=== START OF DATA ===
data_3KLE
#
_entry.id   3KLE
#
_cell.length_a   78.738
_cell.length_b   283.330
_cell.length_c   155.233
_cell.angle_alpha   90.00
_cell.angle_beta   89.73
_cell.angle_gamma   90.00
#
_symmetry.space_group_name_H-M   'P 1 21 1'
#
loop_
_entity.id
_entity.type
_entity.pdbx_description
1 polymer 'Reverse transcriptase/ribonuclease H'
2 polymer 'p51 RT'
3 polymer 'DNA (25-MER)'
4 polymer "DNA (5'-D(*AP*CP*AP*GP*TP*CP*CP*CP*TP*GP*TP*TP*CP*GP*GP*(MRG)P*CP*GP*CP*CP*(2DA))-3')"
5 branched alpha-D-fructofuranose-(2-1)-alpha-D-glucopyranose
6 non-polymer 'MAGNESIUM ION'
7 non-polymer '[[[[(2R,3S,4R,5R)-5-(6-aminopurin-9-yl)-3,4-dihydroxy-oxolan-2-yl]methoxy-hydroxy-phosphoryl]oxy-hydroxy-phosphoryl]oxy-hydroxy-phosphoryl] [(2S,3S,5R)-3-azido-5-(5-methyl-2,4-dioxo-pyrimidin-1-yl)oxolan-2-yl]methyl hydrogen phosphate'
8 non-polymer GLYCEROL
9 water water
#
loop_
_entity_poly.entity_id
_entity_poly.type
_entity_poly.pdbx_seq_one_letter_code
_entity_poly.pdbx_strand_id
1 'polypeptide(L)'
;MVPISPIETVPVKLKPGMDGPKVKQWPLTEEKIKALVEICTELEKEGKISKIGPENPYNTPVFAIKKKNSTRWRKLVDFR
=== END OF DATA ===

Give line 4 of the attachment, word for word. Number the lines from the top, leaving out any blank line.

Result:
#